When we are preparing a design for Additions and Alterations to a residence, we are often asked if we can accommodate the family to live through the construction period.
Having done this myself I can offer advice from my own experiences.
My experience in the building industry goes well beyond the 33 years as an Architect (yes, I am that old)
As a child we never lived in a ‘finished’ house. You see – my father was a builder; he is officially retired, but he just can’t help himself and always has some small job on the go. Dad couldn’t help himself, when he found the next opportunity to upgrade the living standards of his young family.
My parents couldn’t afford to keep living in the old house whilst the new one was being built. The old house was always sold to fund the new one. So as soon as settlement happened, we began our camping adventure.
It was like camping, usually one room was sealed off – often the garage, and we set up house whilst the rest of the home was completed. The garage would have a small, rather rough bathroom, sink, and a camp stove. The fridge and washing machine where also there. We slept on camping beds, and I do remember in one particular place, there was an old sheet hanging from the ceiling dividing mum and dad’s beds and us kids. When not at school, we had jobs to do to help with the new house. In the early stages my favourite was helping layout the floor boards- and trying to use the clamp that tightens the tongues and grooves, but cleaning up after trades is what I remember most. It was fun, and we learnt how to walk across the floor joists with confidence, and where to engrave our initials in the concrete, so no one noticed until it was too late.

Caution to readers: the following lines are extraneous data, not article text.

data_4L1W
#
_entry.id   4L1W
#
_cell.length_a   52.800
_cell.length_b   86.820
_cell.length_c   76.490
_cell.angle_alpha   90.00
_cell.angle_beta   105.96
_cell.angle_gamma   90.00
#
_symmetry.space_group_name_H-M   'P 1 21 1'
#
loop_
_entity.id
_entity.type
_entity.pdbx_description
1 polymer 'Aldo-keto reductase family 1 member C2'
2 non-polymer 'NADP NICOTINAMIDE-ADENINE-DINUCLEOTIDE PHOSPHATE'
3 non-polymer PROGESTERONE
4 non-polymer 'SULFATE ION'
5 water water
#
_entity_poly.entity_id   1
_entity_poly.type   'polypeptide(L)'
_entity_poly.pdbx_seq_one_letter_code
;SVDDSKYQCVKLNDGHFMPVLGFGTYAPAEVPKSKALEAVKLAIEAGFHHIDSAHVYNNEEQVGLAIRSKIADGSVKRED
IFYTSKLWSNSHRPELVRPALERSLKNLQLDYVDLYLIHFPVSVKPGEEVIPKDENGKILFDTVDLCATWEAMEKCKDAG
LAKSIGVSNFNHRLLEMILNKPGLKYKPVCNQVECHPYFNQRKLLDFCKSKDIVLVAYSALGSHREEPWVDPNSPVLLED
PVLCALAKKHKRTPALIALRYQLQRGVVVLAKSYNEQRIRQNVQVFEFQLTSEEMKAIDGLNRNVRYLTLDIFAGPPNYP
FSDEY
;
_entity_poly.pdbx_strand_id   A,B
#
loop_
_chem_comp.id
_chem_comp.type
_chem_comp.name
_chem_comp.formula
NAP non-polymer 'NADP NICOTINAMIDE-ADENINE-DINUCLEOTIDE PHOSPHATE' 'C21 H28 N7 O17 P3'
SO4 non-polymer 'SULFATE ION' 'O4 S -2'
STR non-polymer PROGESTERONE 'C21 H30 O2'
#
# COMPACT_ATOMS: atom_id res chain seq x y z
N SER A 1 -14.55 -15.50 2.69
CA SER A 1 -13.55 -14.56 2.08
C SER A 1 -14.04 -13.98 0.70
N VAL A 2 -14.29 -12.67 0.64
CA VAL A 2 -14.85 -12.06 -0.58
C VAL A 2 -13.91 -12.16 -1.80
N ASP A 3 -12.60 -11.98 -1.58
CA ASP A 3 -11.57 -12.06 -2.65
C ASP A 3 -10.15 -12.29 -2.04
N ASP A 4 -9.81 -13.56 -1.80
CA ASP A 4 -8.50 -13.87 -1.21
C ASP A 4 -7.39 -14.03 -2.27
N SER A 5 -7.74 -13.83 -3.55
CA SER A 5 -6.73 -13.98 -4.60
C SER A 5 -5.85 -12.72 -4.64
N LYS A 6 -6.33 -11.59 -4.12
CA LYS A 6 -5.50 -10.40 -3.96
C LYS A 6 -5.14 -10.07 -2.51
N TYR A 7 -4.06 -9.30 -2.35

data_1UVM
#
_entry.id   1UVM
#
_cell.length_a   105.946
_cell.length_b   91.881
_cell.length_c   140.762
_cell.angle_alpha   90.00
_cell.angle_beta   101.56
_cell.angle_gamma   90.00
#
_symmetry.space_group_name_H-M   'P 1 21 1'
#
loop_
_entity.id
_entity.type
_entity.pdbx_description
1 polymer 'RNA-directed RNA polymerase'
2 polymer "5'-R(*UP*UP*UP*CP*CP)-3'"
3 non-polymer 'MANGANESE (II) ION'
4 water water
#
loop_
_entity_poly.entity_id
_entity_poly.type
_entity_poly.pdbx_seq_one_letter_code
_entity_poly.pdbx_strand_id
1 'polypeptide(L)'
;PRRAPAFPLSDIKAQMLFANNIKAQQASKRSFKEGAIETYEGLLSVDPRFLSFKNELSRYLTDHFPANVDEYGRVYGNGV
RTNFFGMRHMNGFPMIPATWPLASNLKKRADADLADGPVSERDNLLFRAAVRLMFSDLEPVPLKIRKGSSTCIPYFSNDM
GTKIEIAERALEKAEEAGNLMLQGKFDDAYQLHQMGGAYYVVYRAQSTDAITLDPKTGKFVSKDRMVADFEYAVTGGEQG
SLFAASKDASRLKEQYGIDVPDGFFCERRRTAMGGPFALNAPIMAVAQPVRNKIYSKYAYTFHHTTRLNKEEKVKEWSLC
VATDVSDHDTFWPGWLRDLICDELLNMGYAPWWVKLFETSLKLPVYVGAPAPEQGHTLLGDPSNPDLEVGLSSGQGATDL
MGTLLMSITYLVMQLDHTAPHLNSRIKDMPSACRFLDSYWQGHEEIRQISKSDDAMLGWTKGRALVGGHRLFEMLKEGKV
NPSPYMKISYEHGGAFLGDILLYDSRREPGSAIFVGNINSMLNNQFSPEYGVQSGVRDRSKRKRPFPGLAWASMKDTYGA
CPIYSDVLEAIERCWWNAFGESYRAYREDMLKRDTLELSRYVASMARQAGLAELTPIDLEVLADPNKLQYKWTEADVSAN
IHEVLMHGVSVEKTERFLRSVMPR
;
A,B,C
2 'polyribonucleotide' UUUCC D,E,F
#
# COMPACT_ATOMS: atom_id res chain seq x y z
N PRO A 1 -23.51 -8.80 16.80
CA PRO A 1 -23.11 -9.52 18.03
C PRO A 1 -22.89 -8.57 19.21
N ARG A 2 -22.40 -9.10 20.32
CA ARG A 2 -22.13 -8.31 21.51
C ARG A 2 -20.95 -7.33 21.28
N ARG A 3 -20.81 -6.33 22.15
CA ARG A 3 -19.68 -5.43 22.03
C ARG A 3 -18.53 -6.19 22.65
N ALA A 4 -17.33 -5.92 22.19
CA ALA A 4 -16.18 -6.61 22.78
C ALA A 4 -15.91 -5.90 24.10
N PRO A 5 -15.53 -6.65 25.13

It wasn’t just living on site whilst under construction, school holidays often involved working with Dad – there was always a manual job for us to do, we were very good at stacking bricks, and collecting the timber off cuts. My sister and I became a very competent team at the final cleaning before a project was handed over.
I look back on those days with fondness, and amazed how much I already understood about domestic building construction once I was studying architecture.
I’m also amazed that none of us siblings had a serious accident on any of the building sites. Oh, there was the occasional fall and scraping of the knees, hammered fingers, and once I recall my brother managed to miss aim with the nail gun and almost get it into his knee, it caused some major bruising and luckily nothing was broken
This sort of ‘fun’ isn’t allowed any more, and with good reason. Our Occupational Health and Safety regulations prevent children form being on building sites.
Since 2006–07, construction sites have had the fifth highest incidence rate of serious claims of all industries. With this in mind, the The Australian Work Health and Safety Strategy 2012–2022 is in place, with the aim to reduce the incidence of serious injury by at least 30% nationwide by 2022.